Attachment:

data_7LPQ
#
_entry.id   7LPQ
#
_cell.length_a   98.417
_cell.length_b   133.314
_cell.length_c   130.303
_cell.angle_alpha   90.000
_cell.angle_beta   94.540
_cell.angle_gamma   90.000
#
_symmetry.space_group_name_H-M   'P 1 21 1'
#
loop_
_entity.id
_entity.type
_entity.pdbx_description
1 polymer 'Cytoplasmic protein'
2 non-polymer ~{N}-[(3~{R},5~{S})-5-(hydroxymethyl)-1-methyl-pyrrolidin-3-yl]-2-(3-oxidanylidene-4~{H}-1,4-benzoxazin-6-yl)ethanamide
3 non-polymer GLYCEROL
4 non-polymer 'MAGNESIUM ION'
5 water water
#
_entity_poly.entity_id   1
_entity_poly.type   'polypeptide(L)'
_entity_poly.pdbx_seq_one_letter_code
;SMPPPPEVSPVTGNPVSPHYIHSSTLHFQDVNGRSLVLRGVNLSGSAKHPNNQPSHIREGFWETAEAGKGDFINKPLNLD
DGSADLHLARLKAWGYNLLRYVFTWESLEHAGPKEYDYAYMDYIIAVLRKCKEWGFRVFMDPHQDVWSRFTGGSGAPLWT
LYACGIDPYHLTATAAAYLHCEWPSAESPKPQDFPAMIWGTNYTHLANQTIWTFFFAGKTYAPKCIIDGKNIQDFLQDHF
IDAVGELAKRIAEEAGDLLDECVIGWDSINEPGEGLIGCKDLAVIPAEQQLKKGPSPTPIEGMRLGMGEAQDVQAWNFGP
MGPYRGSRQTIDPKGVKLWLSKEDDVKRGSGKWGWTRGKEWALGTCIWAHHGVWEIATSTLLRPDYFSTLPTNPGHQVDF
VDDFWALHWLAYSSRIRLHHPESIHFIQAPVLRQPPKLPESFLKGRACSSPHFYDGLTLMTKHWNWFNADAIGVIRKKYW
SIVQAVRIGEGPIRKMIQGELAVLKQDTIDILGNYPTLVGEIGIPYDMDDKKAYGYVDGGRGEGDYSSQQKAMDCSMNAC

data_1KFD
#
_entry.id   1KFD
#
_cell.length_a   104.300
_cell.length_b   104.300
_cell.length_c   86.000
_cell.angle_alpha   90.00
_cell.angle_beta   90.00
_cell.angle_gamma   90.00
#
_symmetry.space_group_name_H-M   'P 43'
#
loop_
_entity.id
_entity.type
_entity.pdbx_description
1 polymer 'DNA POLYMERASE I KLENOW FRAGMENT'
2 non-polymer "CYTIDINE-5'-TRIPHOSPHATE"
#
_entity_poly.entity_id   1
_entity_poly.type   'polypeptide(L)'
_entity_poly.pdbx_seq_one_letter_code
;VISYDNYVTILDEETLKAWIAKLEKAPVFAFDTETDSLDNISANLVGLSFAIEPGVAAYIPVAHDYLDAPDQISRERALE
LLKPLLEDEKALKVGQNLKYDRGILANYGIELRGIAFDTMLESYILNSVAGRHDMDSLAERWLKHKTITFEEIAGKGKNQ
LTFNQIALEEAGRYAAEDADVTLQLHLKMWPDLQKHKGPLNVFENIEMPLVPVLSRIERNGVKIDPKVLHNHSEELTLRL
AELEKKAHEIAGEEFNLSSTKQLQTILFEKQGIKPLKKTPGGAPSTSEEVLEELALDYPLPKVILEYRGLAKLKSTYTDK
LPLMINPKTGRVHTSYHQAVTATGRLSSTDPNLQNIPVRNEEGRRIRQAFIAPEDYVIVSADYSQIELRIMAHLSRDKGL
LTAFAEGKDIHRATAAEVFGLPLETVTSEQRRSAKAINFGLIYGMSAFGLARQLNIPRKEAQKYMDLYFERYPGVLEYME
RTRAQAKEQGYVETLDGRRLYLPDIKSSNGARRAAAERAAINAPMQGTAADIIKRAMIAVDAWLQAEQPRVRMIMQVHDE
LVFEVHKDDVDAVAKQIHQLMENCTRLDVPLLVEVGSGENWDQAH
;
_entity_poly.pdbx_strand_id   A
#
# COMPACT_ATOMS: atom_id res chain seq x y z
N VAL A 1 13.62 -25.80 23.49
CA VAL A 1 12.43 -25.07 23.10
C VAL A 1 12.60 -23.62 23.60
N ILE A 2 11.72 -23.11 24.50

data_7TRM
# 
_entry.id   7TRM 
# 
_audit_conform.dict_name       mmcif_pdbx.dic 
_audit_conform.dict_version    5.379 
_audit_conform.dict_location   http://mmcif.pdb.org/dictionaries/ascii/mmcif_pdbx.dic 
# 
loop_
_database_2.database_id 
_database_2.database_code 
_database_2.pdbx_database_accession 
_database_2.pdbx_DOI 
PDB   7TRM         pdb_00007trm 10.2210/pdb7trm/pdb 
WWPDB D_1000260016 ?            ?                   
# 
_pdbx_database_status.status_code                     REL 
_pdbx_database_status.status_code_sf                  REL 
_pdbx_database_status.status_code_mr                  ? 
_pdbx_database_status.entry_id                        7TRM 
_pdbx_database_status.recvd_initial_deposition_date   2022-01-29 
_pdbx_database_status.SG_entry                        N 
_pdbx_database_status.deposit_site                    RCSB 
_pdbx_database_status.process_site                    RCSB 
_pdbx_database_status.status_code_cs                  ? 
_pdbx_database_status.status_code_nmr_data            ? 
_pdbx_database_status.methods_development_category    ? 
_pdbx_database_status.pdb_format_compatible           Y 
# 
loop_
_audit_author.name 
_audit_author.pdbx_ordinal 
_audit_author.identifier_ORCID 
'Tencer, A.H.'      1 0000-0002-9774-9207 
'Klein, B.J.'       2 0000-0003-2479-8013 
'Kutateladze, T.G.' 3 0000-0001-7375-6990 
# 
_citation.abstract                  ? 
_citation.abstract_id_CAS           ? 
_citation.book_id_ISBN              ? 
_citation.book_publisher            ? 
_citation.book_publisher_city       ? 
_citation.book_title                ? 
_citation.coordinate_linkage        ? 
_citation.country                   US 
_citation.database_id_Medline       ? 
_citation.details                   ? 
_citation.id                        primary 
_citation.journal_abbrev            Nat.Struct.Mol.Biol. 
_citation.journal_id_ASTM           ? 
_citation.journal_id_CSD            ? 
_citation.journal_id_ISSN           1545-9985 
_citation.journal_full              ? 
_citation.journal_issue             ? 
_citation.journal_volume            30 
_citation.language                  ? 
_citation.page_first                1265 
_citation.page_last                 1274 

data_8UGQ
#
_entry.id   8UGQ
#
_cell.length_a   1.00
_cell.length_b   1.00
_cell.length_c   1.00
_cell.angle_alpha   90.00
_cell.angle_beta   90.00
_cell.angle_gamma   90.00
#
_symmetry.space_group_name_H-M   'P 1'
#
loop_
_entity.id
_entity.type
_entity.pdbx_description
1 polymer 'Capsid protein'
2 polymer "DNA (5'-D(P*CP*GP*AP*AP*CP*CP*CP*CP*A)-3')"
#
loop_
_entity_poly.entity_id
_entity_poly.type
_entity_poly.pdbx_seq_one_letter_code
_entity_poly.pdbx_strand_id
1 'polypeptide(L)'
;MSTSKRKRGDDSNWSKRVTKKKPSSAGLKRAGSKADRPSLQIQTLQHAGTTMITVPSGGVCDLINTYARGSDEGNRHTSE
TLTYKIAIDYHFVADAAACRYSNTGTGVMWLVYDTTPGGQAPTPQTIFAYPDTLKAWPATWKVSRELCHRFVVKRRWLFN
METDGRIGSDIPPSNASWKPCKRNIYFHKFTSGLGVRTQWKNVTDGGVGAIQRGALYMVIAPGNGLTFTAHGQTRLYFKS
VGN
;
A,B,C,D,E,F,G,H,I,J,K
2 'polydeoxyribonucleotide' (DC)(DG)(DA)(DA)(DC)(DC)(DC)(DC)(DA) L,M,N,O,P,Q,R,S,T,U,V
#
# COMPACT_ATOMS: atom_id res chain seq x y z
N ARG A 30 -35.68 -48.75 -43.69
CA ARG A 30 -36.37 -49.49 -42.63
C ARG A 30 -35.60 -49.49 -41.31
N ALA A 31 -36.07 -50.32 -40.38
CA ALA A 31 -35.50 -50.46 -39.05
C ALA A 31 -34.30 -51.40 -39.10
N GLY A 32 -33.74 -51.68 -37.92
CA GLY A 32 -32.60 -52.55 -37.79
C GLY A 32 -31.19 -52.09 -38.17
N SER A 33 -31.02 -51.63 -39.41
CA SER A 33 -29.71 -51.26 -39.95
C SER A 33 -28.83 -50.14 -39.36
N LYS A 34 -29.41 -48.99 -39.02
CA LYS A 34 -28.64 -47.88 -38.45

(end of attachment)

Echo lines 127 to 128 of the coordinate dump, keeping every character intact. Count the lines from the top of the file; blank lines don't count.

_citation.journal_volume            30 
_citation.language                  ? 